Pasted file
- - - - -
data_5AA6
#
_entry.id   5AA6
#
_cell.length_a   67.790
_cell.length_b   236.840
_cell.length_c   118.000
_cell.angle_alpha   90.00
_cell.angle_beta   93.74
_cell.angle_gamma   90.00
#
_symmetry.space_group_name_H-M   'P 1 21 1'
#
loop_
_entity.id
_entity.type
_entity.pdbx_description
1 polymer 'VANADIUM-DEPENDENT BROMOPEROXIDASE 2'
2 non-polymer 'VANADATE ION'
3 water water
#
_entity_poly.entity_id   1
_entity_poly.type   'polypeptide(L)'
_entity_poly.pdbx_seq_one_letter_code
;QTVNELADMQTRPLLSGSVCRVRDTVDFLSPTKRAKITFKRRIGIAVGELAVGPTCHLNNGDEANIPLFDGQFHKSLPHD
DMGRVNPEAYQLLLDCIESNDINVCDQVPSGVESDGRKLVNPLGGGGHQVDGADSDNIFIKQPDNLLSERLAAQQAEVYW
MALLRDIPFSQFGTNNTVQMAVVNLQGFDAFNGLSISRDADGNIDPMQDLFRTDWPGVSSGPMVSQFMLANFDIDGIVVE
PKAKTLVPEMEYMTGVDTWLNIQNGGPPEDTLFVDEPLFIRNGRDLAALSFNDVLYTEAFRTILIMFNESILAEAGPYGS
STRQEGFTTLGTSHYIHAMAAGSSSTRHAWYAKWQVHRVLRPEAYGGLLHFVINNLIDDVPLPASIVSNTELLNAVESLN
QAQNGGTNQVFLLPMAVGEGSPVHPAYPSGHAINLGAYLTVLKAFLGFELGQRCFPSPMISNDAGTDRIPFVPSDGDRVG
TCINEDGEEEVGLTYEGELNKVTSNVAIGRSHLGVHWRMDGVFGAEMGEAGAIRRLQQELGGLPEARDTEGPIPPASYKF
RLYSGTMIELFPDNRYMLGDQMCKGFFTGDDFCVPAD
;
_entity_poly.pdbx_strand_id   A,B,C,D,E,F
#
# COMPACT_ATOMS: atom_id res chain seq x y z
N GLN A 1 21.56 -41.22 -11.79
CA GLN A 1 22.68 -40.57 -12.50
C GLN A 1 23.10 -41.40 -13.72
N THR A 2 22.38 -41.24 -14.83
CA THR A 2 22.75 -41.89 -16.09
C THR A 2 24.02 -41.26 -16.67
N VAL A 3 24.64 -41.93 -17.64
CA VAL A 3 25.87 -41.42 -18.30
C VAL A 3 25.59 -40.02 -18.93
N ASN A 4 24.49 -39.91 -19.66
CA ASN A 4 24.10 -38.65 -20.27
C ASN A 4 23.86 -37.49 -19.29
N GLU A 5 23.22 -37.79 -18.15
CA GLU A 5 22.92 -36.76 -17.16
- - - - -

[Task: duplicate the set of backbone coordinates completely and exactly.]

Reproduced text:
data_5AA6
#
_entry.id   5AA6
#
_cell.length_a   67.790
_cell.length_b   236.840
_cell.length_c   118.000
_cell.angle_alpha   90.00
_cell.angle_beta   93.74
_cell.angle_gamma   90.00
#
_symmetry.space_group_name_H-M   'P 1 21 1'
#
loop_
_entity.id
_entity.type
_entity.pdbx_description
1 polymer 'VANADIUM-DEPENDENT BROMOPEROXIDASE 2'
2 non-polymer 'VANADATE ION'
3 water water
#
_entity_poly.entity_id   1
_entity_poly.type   'polypeptide(L)'
_entity_poly.pdbx_seq_one_letter_code
;QTVNELADMQTRPLLSGSVCRVRDTVDFLSPTKRAKITFKRRIGIAVGELAVGPTCHLNNGDEANIPLFDGQFHKSLPHD
DMGRVNPEAYQLLLDCIESNDINVCDQVPSGVESDGRKLVNPLGGGGHQVDGADSDNIFIKQPDNLLSERLAAQQAEVYW
MALLRDIPFSQFGTNNTVQMAVVNLQGFDAFNGLSISRDADGNIDPMQDLFRTDWPGVSSGPMVSQFMLANFDIDGIVVE
PKAKTLVPEMEYMTGVDTWLNIQNGGPPEDTLFVDEPLFIRNGRDLAALSFNDVLYTEAFRTILIMFNESILAEAGPYGS
STRQEGFTTLGTSHYIHAMAAGSSSTRHAWYAKWQVHRVLRPEAYGGLLHFVINNLIDDVPLPASIVSNTELLNAVESLN
QAQNGGTNQVFLLPMAVGEGSPVHPAYPSGHAINLGAYLTVLKAFLGFELGQRCFPSPMISNDAGTDRIPFVPSDGDRVG
TCINEDGEEEVGLTYEGELNKVTSNVAIGRSHLGVHWRMDGVFGAEMGEAGAIRRLQQELGGLPEARDTEGPIPPASYKF
RLYSGTMIELFPDNRYMLGDQMCKGFFTGDDFCVPAD
;
_entity_poly.pdbx_strand_id   A,B,C,D,E,F
#
# COMPACT_ATOMS: atom_id res chain seq x y z
N GLN A 1 21.56 -41.22 -11.79
CA GLN A 1 22.68 -40.57 -12.50
C GLN A 1 23.10 -41.40 -13.72
N THR A 2 22.38 -41.24 -14.83
CA THR A 2 22.75 -41.89 -16.09
C THR A 2 24.02 -41.26 -16.67
N VAL A 3 24.64 -41.93 -17.64
CA VAL A 3 25.87 -41.42 -18.30
C VAL A 3 25.59 -40.02 -18.93
N ASN A 4 24.49 -39.91 -19.66
CA ASN A 4 24.10 -38.65 -20.27
C ASN A 4 23.86 -37.49 -19.29
N GLU A 5 23.22 -37.79 -18.15
CA GLU A 5 22.92 -36.76 -17.16